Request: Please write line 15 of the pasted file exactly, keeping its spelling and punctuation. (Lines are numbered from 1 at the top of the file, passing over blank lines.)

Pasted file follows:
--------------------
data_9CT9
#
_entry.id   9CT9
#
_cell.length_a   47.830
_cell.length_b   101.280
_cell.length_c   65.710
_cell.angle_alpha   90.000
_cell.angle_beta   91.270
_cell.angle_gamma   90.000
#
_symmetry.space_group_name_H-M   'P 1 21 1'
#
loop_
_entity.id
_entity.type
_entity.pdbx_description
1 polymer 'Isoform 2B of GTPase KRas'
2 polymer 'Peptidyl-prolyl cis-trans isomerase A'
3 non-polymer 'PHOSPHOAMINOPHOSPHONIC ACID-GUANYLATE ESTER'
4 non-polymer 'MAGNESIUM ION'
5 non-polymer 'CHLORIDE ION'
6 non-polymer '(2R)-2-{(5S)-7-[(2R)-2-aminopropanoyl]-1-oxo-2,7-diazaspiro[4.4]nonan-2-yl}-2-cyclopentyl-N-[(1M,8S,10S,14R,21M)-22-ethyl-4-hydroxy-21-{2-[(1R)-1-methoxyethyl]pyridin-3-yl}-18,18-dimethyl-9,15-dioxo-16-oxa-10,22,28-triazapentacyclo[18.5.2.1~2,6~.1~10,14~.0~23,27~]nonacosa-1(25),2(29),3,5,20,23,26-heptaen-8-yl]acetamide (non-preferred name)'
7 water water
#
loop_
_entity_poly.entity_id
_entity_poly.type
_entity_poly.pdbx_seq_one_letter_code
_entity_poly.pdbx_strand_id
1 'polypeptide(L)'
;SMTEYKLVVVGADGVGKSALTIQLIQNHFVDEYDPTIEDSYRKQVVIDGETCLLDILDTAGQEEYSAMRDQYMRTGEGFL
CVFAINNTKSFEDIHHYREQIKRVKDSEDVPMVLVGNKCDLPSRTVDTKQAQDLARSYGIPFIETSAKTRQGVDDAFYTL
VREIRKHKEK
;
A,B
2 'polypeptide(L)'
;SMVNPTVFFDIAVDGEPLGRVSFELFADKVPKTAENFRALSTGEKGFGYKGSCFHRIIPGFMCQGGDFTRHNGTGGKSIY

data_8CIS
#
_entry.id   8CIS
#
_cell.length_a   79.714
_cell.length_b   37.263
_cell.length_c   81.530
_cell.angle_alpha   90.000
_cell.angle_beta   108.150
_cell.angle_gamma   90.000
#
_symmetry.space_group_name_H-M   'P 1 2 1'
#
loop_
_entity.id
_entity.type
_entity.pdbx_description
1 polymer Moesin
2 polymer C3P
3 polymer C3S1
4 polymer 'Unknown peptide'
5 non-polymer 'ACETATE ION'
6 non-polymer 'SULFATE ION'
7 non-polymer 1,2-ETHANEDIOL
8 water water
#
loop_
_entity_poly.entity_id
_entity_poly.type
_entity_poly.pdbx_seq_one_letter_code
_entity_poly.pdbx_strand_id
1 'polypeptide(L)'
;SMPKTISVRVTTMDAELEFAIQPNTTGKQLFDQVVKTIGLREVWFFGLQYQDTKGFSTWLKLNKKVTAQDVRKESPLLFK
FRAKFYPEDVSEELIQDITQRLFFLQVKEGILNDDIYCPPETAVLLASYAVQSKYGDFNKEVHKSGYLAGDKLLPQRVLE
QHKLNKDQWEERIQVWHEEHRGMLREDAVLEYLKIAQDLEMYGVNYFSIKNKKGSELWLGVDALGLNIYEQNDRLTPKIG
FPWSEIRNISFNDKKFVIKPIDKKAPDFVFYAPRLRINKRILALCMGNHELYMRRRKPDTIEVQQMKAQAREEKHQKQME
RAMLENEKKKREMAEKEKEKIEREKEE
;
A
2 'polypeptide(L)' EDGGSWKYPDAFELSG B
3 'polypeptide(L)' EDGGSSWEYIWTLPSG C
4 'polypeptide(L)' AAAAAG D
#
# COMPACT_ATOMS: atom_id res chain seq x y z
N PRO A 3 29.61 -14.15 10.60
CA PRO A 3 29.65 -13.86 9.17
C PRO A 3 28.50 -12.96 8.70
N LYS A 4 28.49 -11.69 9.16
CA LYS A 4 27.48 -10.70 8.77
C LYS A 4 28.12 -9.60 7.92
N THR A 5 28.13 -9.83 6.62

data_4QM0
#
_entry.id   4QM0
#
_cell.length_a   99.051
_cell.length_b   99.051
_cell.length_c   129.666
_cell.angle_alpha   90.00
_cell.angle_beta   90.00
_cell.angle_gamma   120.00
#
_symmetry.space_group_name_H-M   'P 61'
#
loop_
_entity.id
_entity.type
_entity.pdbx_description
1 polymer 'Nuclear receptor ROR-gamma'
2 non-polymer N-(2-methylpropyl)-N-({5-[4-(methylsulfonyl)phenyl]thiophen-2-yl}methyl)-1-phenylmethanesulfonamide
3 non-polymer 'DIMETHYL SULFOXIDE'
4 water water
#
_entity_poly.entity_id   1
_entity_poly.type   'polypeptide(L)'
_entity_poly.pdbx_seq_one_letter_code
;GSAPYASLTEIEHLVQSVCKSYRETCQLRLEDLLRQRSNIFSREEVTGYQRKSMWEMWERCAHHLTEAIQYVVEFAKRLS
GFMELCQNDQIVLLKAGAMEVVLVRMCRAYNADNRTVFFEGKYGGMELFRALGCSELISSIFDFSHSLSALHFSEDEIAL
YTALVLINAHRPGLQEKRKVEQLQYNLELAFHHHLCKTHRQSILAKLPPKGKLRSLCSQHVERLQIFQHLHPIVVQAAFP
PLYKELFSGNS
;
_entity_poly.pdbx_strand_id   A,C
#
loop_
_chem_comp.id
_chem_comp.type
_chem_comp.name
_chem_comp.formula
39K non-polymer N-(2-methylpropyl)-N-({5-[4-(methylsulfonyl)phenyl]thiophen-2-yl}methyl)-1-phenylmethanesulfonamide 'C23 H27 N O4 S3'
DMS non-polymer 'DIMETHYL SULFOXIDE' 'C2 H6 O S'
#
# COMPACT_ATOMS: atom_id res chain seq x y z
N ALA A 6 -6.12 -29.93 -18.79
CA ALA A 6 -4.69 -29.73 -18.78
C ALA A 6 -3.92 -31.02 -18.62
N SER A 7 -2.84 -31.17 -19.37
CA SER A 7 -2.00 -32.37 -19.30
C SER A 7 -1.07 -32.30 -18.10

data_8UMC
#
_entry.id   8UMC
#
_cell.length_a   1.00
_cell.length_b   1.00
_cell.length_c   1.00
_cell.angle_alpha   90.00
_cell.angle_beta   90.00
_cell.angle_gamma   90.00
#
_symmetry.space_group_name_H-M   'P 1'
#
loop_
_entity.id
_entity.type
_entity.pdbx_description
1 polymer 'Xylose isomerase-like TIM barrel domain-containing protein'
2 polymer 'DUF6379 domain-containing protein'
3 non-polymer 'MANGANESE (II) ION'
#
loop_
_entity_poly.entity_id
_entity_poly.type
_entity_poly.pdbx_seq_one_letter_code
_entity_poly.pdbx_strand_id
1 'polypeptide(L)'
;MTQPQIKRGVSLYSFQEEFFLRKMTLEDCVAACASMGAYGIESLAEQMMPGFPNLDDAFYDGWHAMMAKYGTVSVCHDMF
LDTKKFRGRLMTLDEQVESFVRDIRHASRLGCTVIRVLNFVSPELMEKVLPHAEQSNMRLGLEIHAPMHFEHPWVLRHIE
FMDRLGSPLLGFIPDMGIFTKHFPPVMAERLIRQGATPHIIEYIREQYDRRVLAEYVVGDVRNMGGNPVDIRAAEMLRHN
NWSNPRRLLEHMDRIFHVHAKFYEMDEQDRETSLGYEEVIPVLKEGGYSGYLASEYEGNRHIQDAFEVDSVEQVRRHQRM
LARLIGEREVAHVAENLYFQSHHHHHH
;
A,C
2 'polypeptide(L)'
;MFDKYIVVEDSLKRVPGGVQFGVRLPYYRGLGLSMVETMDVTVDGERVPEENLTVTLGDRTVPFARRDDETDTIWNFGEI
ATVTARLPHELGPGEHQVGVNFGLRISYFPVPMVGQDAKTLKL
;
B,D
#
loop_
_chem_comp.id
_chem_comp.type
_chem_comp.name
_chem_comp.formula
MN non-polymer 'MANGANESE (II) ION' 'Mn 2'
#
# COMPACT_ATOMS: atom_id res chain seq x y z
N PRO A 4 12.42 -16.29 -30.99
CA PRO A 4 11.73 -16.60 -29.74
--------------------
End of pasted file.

_entity.id